Working Capital - Mission Blog

<<Mission Blog Home Posted: 10-06-2017


Halloween is mere weeks away. And as you prepare for the ghosts and goblins to appear it might be a good time to reflect on your career. Now, we could take the obvious tack and talk about “dead end” jobs or career “killers”, but those topics have been, well, beaten to death.

Instead, we wanted to look at those careers that deal with the dead. After all, the only two things that are certain in life are death and taxes. If you’re not good with numbers that eliminates the latter option. Besides, until immortality is established there will always be opportunities for the following:

First, we will pass on an in-depth analysis of the obvious positions. Funeral Director, Coroner, and Mortician are the careers that first come to mind. But, oh, there are so many others to consider.

Mortuary Make-Up Artist
Your Uncle Morty was not sent to the great beyond before the family had its viewing. And, the body had to be prepped. Enter the Mortuary Make-up artist. This career path can go a couple of ways. Many funeral parlors employ a cosmetologist on staff. However, there is also ample opportunity for freelance work in this field. In general you can expect a salary of around $34,000 a year.

Forensic Entomologist
This is a highly specialized, if somewhat creepy, field of endeavor. Basically, you would be studying maggots and other insects that invade a body. This is not for the faint of heart but someone has to do it. However, the median annual salary is around $200,000.

Grave Digger
Someone has to make the hole and that someone can expect to make about $45,000 a year.

Cremation Technician
They cremate the body and collect the ashes. They also can expect to make about $35,000 annually.

Obituary Writer
Aren’t you amazed when a celebrity passes and there is an in-depth obituary in the next day’s paper (or on line)? Someone has to research and write this. Of course, for every Robin Williams or Monty Hall they also have to make Uncle Morty larger than life. This can pay around $42,000.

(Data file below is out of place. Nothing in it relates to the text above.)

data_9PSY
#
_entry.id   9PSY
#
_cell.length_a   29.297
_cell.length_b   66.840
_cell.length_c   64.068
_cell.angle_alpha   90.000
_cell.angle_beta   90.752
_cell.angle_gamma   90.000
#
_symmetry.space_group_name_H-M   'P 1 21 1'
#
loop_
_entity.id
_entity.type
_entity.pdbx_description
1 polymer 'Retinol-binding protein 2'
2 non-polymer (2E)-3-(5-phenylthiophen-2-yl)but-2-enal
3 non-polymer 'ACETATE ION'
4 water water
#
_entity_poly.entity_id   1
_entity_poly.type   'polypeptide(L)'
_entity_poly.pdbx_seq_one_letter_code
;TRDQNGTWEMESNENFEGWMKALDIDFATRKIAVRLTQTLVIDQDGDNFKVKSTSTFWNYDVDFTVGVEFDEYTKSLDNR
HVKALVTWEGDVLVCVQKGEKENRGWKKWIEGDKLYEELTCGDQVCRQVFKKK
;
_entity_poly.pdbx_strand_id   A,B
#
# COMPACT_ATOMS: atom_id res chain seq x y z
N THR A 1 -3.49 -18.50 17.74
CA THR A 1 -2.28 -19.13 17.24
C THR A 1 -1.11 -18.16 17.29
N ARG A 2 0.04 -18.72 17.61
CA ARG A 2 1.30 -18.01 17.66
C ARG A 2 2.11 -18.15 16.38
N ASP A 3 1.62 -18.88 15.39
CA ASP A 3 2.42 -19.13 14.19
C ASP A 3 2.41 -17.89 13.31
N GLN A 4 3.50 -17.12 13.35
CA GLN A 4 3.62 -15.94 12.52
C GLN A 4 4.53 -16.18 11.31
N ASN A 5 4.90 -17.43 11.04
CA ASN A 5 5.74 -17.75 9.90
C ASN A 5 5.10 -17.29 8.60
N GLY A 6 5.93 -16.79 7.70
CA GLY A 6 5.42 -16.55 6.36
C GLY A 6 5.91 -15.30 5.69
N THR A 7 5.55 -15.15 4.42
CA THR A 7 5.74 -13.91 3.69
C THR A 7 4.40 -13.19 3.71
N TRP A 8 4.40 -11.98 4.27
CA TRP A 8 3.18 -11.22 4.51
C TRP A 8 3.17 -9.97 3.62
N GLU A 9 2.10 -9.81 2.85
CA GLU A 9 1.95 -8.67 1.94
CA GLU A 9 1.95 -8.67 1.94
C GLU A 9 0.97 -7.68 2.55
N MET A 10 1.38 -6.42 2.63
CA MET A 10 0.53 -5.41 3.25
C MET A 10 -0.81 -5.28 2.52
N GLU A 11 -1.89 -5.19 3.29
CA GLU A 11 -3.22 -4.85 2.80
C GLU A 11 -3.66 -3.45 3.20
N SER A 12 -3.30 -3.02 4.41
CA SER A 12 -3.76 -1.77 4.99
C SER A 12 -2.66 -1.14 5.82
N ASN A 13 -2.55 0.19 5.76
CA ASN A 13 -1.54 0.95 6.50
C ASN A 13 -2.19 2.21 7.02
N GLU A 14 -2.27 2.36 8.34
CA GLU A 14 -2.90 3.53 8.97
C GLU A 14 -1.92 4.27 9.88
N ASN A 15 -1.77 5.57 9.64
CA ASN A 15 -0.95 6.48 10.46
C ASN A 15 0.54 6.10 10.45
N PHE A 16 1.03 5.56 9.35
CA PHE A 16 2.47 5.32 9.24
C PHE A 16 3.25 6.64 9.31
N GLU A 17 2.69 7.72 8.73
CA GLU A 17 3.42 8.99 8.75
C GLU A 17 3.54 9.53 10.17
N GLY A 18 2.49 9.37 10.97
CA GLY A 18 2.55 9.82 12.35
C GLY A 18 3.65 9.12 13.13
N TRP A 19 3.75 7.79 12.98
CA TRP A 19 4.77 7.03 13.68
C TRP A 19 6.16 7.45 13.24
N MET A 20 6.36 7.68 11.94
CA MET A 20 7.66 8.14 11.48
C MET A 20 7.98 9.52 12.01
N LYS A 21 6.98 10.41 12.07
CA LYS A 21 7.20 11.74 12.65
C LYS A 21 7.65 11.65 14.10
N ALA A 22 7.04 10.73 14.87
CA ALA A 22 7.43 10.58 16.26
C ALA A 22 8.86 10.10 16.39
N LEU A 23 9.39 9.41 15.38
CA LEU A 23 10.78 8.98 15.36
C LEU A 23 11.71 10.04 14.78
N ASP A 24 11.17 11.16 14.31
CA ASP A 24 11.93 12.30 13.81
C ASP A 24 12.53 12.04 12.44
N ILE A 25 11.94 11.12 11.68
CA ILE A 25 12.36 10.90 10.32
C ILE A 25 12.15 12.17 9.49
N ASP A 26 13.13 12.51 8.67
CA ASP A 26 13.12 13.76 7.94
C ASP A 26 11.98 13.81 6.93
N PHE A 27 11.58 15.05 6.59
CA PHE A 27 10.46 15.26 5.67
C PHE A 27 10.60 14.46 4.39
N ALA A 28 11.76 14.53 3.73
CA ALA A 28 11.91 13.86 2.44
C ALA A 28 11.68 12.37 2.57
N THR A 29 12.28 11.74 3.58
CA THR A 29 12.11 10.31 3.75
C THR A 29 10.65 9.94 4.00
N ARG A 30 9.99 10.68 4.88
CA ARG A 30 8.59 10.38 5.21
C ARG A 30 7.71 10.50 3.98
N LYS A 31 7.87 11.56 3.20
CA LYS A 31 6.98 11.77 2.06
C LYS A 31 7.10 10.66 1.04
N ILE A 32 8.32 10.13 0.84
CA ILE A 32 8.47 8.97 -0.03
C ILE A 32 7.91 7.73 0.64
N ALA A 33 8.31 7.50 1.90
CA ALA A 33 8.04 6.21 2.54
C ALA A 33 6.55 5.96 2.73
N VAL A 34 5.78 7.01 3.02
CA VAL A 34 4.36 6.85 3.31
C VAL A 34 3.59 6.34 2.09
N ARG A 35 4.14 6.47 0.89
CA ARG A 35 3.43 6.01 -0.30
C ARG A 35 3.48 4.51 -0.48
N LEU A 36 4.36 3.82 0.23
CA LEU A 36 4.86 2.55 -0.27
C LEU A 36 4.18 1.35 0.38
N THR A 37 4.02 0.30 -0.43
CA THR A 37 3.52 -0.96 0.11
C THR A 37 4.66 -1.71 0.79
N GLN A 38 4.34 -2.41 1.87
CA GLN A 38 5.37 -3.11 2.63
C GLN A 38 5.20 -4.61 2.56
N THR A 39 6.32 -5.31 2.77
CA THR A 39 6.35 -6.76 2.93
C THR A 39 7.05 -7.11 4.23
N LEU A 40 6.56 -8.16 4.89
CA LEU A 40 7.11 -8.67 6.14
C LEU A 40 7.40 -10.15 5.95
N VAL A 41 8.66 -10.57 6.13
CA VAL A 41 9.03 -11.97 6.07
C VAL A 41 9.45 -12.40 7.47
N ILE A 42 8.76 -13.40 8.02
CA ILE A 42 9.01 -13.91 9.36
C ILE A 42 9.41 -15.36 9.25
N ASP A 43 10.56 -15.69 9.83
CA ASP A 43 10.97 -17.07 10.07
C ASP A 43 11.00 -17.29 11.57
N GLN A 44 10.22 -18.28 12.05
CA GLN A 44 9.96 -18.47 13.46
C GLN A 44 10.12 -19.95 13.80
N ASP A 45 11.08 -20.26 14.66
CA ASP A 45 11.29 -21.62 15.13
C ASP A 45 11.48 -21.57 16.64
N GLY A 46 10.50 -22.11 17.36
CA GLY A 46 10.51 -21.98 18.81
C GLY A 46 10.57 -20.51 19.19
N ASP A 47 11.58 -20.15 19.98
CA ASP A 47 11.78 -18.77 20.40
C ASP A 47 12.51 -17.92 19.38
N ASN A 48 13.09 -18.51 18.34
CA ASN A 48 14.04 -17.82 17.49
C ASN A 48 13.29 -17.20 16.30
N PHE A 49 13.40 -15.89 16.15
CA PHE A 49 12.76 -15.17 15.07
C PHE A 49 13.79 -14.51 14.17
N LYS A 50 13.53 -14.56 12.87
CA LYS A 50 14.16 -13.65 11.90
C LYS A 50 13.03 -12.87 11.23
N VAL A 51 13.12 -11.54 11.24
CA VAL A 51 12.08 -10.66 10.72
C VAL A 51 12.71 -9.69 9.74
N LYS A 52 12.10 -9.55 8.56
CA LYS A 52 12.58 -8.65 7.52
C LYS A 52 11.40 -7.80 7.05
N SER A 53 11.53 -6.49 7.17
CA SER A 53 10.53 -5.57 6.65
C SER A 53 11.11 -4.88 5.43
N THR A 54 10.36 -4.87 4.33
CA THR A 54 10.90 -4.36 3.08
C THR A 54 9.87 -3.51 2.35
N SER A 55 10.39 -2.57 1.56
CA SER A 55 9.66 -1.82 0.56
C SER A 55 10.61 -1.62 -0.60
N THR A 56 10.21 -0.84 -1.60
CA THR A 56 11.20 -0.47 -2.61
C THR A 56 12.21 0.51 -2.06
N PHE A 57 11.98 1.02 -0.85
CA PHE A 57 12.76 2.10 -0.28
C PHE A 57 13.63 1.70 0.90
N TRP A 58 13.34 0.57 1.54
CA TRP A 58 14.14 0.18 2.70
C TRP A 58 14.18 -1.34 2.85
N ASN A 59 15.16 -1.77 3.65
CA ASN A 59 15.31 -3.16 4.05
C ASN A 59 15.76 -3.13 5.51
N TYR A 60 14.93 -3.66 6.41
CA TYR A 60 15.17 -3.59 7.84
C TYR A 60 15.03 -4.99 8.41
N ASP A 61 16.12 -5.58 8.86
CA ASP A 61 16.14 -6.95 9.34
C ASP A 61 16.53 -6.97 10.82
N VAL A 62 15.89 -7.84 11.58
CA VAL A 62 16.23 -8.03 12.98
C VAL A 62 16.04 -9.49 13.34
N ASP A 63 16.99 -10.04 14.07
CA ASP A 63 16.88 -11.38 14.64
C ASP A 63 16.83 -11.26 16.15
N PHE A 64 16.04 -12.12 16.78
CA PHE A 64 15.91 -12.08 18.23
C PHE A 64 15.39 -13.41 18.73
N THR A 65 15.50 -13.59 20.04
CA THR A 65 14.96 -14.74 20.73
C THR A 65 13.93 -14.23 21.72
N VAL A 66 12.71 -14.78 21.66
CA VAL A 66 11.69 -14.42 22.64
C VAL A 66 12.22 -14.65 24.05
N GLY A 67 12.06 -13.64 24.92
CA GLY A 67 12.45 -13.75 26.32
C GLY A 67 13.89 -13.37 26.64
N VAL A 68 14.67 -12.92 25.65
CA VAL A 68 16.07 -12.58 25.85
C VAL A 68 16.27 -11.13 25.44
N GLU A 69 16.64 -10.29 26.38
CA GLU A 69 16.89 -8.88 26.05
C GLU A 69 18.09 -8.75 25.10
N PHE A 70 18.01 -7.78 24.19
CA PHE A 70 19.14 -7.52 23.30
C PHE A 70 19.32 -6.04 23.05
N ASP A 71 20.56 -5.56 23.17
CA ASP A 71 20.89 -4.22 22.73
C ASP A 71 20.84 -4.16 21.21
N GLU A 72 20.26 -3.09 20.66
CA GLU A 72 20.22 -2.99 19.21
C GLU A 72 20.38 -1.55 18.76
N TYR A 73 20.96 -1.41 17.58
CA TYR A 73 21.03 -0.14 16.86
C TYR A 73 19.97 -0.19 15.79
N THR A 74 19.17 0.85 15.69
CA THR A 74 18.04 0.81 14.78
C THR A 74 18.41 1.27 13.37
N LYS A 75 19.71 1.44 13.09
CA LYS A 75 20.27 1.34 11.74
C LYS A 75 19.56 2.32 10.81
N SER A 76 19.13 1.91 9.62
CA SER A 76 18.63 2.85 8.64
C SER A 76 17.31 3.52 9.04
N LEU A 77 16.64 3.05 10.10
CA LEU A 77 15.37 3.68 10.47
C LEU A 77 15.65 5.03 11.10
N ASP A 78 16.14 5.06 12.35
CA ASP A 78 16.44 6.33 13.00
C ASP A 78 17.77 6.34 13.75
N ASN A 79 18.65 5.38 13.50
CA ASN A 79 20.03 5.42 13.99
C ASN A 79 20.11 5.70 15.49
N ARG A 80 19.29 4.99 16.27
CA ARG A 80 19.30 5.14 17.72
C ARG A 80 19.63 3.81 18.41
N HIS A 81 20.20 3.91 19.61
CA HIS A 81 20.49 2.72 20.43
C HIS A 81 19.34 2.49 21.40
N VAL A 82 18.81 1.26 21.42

Head Stone Artist
This is more of a craft profession but spelling mistakes are definitely a no-no. However, with an estimated 10,000 cemeteries in the United States there is always a need for head stones. Generally, the average engraver will make around $44,000 a year.

Road Kill Cleaner
That dead skunk sitting in the middle of the road and stinking to high Heaven has got to go. And, neither you or I are going to scrape it off the median. Enter the road kill cleaner. This is a career that takes a strong stomach and someone who isn’t faint of heart. However, it can allow you to set your own hours and work outside. Generally, carcass collectors are contractors and can charge local municipalities by the hour or the size of the animal.

Admittedly, seeking a career in death services is not for everyone. The upside to this is that the competition is likely more limited than it is in, say, marketing or retail. And, you don’t have to deal with rude or unhappy customers. What are they going to do – haunt you?

Working Capital, Goodwill mission blog author
This article was written by: Steve Allan

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